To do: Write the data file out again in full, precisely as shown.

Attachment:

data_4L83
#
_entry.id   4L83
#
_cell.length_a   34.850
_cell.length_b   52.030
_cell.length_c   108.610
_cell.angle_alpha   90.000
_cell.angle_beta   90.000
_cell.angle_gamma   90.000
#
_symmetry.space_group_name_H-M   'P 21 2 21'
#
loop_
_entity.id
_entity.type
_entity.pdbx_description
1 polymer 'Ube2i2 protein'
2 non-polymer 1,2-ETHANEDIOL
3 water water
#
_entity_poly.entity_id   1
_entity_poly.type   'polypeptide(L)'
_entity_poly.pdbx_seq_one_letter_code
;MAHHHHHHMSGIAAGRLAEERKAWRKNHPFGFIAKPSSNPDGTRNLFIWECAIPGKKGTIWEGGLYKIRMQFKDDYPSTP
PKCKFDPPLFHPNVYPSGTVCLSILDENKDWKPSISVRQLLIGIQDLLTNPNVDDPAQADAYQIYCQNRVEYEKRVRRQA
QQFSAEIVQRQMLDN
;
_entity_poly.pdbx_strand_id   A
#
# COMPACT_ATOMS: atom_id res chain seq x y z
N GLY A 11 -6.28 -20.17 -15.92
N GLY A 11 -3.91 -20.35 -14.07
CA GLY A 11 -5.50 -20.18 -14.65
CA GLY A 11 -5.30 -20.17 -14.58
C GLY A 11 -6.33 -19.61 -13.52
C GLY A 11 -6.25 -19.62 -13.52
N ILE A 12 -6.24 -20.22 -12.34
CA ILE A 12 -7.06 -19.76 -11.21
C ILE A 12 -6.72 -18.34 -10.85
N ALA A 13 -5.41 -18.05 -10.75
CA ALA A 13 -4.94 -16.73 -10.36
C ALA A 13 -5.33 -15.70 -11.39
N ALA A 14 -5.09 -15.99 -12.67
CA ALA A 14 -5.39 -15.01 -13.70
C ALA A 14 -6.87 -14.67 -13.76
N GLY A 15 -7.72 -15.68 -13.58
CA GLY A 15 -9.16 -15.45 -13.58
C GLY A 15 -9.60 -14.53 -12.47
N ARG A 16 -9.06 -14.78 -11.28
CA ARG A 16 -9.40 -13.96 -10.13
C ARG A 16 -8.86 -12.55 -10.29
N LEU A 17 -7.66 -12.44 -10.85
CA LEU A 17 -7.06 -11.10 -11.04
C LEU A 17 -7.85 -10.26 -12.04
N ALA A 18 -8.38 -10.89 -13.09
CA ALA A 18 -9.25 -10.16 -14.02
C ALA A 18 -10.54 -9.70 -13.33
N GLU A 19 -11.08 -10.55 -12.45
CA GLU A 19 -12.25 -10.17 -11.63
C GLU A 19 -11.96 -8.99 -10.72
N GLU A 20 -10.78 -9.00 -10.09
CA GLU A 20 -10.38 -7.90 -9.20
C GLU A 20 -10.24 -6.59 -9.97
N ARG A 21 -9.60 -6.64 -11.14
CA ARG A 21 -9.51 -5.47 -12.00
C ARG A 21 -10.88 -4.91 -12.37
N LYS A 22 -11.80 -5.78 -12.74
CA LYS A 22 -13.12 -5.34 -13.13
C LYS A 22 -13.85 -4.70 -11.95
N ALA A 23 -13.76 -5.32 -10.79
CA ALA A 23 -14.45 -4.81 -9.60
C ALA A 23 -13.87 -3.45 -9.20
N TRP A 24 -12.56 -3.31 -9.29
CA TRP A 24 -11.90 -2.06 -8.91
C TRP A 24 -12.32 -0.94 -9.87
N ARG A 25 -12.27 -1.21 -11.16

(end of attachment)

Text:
data_4L83
#
_entry.id   4L83
#
_cell.length_a   34.850
_cell.length_b   52.030
_cell.length_c   108.610
_cell.angle_alpha   90.000
_cell.angle_beta   90.000
_cell.angle_gamma   90.000
#
_symmetry.space_group_name_H-M   'P 21 2 21'
#
loop_
_entity.id
_entity.type
_entity.pdbx_description
1 polymer 'Ube2i2 protein'
2 non-polymer 1,2-ETHANEDIOL
3 water water
#
_entity_poly.entity_id   1
_entity_poly.type   'polypeptide(L)'
_entity_poly.pdbx_seq_one_letter_code
;MAHHHHHHMSGIAAGRLAEERKAWRKNHPFGFIAKPSSNPDGTRNLFIWECAIPGKKGTIWEGGLYKIRMQFKDDYPSTP
PKCKFDPPLFHPNVYPSGTVCLSILDENKDWKPSISVRQLLIGIQDLLTNPNVDDPAQADAYQIYCQNRVEYEKRVRRQA
QQFSAEIVQRQMLDN
;
_entity_poly.pdbx_strand_id   A
#
# COMPACT_ATOMS: atom_id res chain seq x y z
N GLY A 11 -6.28 -20.17 -15.92
N GLY A 11 -3.91 -20.35 -14.07
CA GLY A 11 -5.50 -20.18 -14.65
CA GLY A 11 -5.30 -20.17 -14.58
C GLY A 11 -6.33 -19.61 -13.52
C GLY A 11 -6.25 -19.62 -13.52
N ILE A 12 -6.24 -20.22 -12.34
CA ILE A 12 -7.06 -19.76 -11.21
C ILE A 12 -6.72 -18.34 -10.85
N ALA A 13 -5.41 -18.05 -10.75
CA ALA A 13 -4.94 -16.73 -10.36
C ALA A 13 -5.33 -15.70 -11.39
N ALA A 14 -5.09 -15.99 -12.67
CA ALA A 14 -5.39 -15.01 -13.70
C ALA A 14 -6.87 -14.67 -13.76
N GLY A 15 -7.72 -15.68 -13.58
CA GLY A 15 -9.16 -15.45 -13.58
C GLY A 15 -9.60 -14.53 -12.47
N ARG A 16 -9.06 -14.78 -11.28
CA ARG A 16 -9.40 -13.96 -10.13
C ARG A 16 -8.86 -12.55 -10.29
N LEU A 17 -7.66 -12.44 -10.85
CA LEU A 17 -7.06 -11.10 -11.04
C LEU A 17 -7.85 -10.26 -12.04
N ALA A 18 -8.38 -10.89 -13.09
CA ALA A 18 -9.25 -10.16 -14.02
C ALA A 18 -10.54 -9.70 -13.33
N GLU A 19 -11.08 -10.55 -12.45
CA GLU A 19 -12.25 -10.17 -11.63
C GLU A 19 -11.96 -8.99 -10.72
N GLU A 20 -10.78 -9.00 -10.09
CA GLU A 20 -10.38 -7.90 -9.20
C GLU A 20 -10.24 -6.59 -9.97
N ARG A 21 -9.60 -6.64 -11.14
CA ARG A 21 -9.51 -5.47 -12.00
C ARG A 21 -10.88 -4.91 -12.37
N LYS A 22 -11.80 -5.78 -12.74
CA LYS A 22 -13.12 -5.34 -13.13
C LYS A 22 -13.85 -4.70 -11.95
N ALA A 23 -13.76 -5.32 -10.79
CA ALA A 23 -14.45 -4.81 -9.60
C ALA A 23 -13.87 -3.45 -9.20
N TRP A 24 -12.56 -3.31 -9.29
CA TRP A 24 -11.90 -2.06 -8.91
C TRP A 24 -12.32 -0.94 -9.87
N ARG A 25 -12.27 -1.21 -11.16